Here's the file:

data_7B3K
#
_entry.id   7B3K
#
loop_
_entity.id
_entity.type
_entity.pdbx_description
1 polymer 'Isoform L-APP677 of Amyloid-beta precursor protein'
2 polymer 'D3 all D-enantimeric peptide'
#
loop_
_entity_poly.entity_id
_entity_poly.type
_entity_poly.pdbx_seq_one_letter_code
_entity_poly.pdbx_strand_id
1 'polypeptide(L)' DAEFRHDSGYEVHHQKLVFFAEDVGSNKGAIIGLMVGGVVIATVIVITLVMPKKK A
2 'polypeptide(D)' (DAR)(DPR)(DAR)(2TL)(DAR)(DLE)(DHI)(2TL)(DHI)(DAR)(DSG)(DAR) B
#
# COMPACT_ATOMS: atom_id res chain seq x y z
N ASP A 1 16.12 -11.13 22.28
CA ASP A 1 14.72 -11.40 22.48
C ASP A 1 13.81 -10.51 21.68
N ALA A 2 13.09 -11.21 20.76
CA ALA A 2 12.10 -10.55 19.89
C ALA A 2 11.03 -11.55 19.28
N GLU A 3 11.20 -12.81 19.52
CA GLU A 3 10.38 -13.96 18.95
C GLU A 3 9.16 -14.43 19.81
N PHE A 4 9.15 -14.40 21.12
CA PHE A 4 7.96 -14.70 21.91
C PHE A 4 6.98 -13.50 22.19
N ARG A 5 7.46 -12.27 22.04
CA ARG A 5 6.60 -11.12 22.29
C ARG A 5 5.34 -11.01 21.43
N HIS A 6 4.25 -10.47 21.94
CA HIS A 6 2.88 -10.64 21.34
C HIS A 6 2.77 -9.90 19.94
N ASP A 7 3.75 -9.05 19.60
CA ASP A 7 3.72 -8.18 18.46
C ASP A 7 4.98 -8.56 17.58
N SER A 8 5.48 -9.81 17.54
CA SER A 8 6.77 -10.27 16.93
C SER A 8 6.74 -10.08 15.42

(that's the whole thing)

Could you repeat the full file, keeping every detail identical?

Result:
data_7B3K
#
_entry.id   7B3K
#
loop_
_entity.id
_entity.type
_entity.pdbx_description
1 polymer 'Isoform L-APP677 of Amyloid-beta precursor protein'
2 polymer 'D3 all D-enantimeric peptide'
#
loop_
_entity_poly.entity_id
_entity_poly.type
_entity_poly.pdbx_seq_one_letter_code
_entity_poly.pdbx_strand_id
1 'polypeptide(L)' DAEFRHDSGYEVHHQKLVFFAEDVGSNKGAIIGLMVGGVVIATVIVITLVMPKKK A
2 'polypeptide(D)' (DAR)(DPR)(DAR)(2TL)(DAR)(DLE)(DHI)(2TL)(DHI)(DAR)(DSG)(DAR) B
#
# COMPACT_ATOMS: atom_id res chain seq x y z
N ASP A 1 16.12 -11.13 22.28
CA ASP A 1 14.72 -11.40 22.48
C ASP A 1 13.81 -10.51 21.68
N ALA A 2 13.09 -11.21 20.76
CA ALA A 2 12.10 -10.55 19.89
C ALA A 2 11.03 -11.55 19.28
N GLU A 3 11.20 -12.81 19.52
CA GLU A 3 10.38 -13.96 18.95
C GLU A 3 9.16 -14.43 19.81
N PHE A 4 9.15 -14.40 21.12
CA PHE A 4 7.96 -14.70 21.91
C PHE A 4 6.98 -13.50 22.19
N ARG A 5 7.46 -12.27 22.04
CA ARG A 5 6.60 -11.12 22.29
C ARG A 5 5.34 -11.01 21.43
N HIS A 6 4.25 -10.47 21.94
CA HIS A 6 2.88 -10.64 21.34
C HIS A 6 2.77 -9.90 19.94
N ASP A 7 3.75 -9.05 19.60
CA ASP A 7 3.72 -8.18 18.46
C ASP A 7 4.98 -8.56 17.58
N SER A 8 5.48 -9.81 17.54
CA SER A 8 6.77 -10.27 16.93
C SER A 8 6.74 -10.08 15.42